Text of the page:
Left-Leaning Milos Zeman Tipped to Replace Euro Skeptic Vaclav Klaus
Left-leaning former Prime Minister Milos Zeman is the favorite to replace Vaclav Klaus for the largely ceremonial post of Czech president, results from polling stations indicate.
He was ahead of Foreign Minister Karel Schwarzenberg by 57.62% to 42.37% in the second-round poll, with 50% of the votes counted.
Czechs are electing the country's president in a direct popular vote for the first time, choosing a leader to replace euro-skeptic President Vaclav Klaus.
Klaus' second and final term in office ends March 7.
The new president will be sworn in the following day.
Correspondents in Prague have stressed that Czechs had to choose between two very different candidates - Zeman, the acerbic former Social Democrat prime minister, and Karel Schwarzenberg, the elderly, aristocratic foreign minister.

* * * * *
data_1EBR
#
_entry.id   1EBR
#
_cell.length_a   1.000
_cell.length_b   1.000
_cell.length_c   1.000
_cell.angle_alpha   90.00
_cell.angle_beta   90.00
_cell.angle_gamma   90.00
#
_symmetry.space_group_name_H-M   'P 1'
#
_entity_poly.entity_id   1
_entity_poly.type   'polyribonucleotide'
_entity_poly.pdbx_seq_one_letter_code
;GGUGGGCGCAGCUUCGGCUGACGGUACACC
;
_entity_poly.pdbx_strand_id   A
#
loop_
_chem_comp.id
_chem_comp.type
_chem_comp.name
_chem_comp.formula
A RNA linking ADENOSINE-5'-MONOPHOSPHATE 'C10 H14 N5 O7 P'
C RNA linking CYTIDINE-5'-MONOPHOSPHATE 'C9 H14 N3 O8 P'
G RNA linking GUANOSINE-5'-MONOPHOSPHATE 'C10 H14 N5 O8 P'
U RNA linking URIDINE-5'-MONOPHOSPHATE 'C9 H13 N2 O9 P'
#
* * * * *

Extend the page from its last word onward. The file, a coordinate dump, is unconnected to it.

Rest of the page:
Zeman is a hard-drinking, chain-smoking politician, known for his witty put-downs of his political opponents while Schwarzenberg is a titled prince, 75 years old but wildly popularly amongst young, urban voters, BBC correspondent said.
In the early 1990s, Schwarzenberg worked as chancellor to the President Vaclav Havel, the leader of the Velvet Revolution that brought down Communist rule in 1989.
The new president will represent the Czech Republic abroad and appoint candidates to the constitutional court and the central bank, but does not carry much day-to-day power.
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